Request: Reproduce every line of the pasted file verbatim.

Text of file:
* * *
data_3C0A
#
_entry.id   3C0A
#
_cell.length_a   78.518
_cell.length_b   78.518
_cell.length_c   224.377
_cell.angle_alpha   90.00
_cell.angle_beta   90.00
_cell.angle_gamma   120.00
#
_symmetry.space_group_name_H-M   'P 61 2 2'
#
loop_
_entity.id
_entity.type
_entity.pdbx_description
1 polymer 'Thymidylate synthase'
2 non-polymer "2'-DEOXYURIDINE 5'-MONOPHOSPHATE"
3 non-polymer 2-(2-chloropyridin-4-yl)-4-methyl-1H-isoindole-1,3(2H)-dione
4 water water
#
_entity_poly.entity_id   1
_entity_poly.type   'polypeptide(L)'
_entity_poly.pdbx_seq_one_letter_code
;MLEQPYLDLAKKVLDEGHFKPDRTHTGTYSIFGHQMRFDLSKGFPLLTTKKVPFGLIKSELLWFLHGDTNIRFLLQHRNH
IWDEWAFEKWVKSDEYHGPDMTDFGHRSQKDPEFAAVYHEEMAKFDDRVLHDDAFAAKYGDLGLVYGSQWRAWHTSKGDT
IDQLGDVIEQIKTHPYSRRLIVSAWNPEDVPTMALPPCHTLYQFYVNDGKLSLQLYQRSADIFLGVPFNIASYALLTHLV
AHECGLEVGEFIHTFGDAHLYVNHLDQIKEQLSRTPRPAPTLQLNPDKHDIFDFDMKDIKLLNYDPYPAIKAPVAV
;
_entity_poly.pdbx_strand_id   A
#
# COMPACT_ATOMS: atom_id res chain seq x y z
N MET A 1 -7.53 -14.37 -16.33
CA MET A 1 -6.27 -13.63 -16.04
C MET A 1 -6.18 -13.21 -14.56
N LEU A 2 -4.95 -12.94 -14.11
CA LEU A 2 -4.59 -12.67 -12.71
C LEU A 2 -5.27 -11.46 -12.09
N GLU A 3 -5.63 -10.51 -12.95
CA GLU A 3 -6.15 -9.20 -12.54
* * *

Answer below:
data_3C0A
#
_entry.id   3C0A
#
_cell.length_a   78.518
_cell.length_b   78.518
_cell.length_c   224.377
_cell.angle_alpha   90.00
_cell.angle_beta   90.00
_cell.angle_gamma   120.00
#
_symmetry.space_group_name_H-M   'P 61 2 2'
#
loop_
_entity.id
_entity.type
_entity.pdbx_description
1 polymer 'Thymidylate synthase'
2 non-polymer "2'-DEOXYURIDINE 5'-MONOPHOSPHATE"
3 non-polymer 2-(2-chloropyridin-4-yl)-4-methyl-1H-isoindole-1,3(2H)-dione
4 water water
#
_entity_poly.entity_id   1
_entity_poly.type   'polypeptide(L)'
_entity_poly.pdbx_seq_one_letter_code
;MLEQPYLDLAKKVLDEGHFKPDRTHTGTYSIFGHQMRFDLSKGFPLLTTKKVPFGLIKSELLWFLHGDTNIRFLLQHRNH
IWDEWAFEKWVKSDEYHGPDMTDFGHRSQKDPEFAAVYHEEMAKFDDRVLHDDAFAAKYGDLGLVYGSQWRAWHTSKGDT
IDQLGDVIEQIKTHPYSRRLIVSAWNPEDVPTMALPPCHTLYQFYVNDGKLSLQLYQRSADIFLGVPFNIASYALLTHLV
AHECGLEVGEFIHTFGDAHLYVNHLDQIKEQLSRTPRPAPTLQLNPDKHDIFDFDMKDIKLLNYDPYPAIKAPVAV
;
_entity_poly.pdbx_strand_id   A
#
# COMPACT_ATOMS: atom_id res chain seq x y z
N MET A 1 -7.53 -14.37 -16.33
CA MET A 1 -6.27 -13.63 -16.04
C MET A 1 -6.18 -13.21 -14.56
N LEU A 2 -4.95 -12.94 -14.11
CA LEU A 2 -4.59 -12.67 -12.71
C LEU A 2 -5.27 -11.46 -12.09
N GLU A 3 -5.63 -10.51 -12.95
CA GLU A 3 -6.15 -9.20 -12.54